Three people are permitted to write down or execute one's wishes in a deathbed experience.  But why is this the case if the dying person can retract his/her statement of inheritance?  The three people can only take action once the conversation has changed and/or once the visitors have left.

A new Mishna teaches that a woman can bequeath to her son but cannot inherit from him.  Why do we teach this, the Gemara asks?  Didn't we learn already that a son inherits from his mother but does not bequeath to her?  The answer is that we learn from this Mishna that a mother bequeaths to her son just like she bequeaths to her husband.  And just like a husband does not inherit from his wife after his death  - because her wealth goes to her family rather than his - a son does not inherit from his mother after his death when that money would be bequeathed to his paternal brothers.

At the end of our daf, we learn that both fathers and mothers inherit from their sons.  This statement might suggest that the tribes of the mother and of the father are seen as equal.  It is not only the father's tribe that is gifted the property of a son.  The mother's tribe matters as well.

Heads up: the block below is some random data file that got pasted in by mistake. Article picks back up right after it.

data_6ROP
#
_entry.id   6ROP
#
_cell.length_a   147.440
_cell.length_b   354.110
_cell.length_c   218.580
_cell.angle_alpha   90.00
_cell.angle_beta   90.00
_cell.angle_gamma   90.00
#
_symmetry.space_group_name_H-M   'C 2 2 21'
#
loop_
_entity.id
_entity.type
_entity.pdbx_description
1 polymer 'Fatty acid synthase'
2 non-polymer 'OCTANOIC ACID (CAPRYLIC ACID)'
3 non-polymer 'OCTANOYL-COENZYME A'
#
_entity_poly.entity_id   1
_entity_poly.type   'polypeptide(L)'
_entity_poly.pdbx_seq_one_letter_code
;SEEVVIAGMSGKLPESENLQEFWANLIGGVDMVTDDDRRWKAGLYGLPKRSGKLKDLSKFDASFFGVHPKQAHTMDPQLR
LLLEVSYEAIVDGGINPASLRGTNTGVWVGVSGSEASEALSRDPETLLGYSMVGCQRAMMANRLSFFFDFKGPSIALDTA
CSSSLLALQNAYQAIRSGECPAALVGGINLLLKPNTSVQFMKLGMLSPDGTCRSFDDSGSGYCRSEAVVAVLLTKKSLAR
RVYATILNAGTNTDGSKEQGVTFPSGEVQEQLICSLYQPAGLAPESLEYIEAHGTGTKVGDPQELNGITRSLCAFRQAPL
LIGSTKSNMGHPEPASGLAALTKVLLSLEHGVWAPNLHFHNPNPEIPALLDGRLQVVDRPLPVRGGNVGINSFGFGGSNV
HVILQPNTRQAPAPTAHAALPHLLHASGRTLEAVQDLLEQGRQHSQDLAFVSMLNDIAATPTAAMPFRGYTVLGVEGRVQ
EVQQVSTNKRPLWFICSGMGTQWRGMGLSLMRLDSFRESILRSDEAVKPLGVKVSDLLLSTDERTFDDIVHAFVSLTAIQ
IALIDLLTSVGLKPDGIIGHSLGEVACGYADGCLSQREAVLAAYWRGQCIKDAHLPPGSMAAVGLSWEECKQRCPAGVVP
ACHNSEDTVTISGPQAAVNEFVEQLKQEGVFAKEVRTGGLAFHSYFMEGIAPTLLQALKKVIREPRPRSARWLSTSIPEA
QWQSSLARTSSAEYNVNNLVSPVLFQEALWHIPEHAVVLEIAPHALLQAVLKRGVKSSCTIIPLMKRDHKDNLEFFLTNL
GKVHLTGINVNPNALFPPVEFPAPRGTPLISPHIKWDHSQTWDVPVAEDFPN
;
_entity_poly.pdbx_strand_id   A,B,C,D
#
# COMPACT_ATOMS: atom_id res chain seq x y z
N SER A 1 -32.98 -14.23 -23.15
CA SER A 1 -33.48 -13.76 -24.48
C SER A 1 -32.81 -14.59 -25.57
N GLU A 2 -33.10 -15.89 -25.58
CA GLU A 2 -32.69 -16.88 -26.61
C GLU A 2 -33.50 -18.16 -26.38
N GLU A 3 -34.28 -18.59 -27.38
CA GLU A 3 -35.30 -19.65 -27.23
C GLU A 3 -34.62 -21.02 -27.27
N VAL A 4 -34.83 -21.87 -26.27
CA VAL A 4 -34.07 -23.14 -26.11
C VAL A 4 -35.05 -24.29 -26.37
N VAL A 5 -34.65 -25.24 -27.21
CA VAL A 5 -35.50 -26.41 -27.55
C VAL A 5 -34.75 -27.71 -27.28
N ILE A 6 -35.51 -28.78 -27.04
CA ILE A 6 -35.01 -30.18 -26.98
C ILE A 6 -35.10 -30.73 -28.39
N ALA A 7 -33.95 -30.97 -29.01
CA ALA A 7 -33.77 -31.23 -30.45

To lose one's child is horrendous.  It would be critical to understand the rules of inheritance before the death of a child - whether or not this is an adult child - to avoid any arguments at that unthinkable time.

Monday, 15 May 2017

Bava Batra 113: Primary/Secondary Inheritors, Day and Night

The rabbis analyze the directive to limit inheritance from being transferred from one tribe to another.  The Gemara compares verses from Numbers (36:9) and (36:7).  Perhaps the tiny differences between these two verses teach us that we might transfer inheritance from one tribe to another through the father or through the son.  The rabbis then argue that a son's inheritance goes through his mother and not his father, and so this cannot be the case.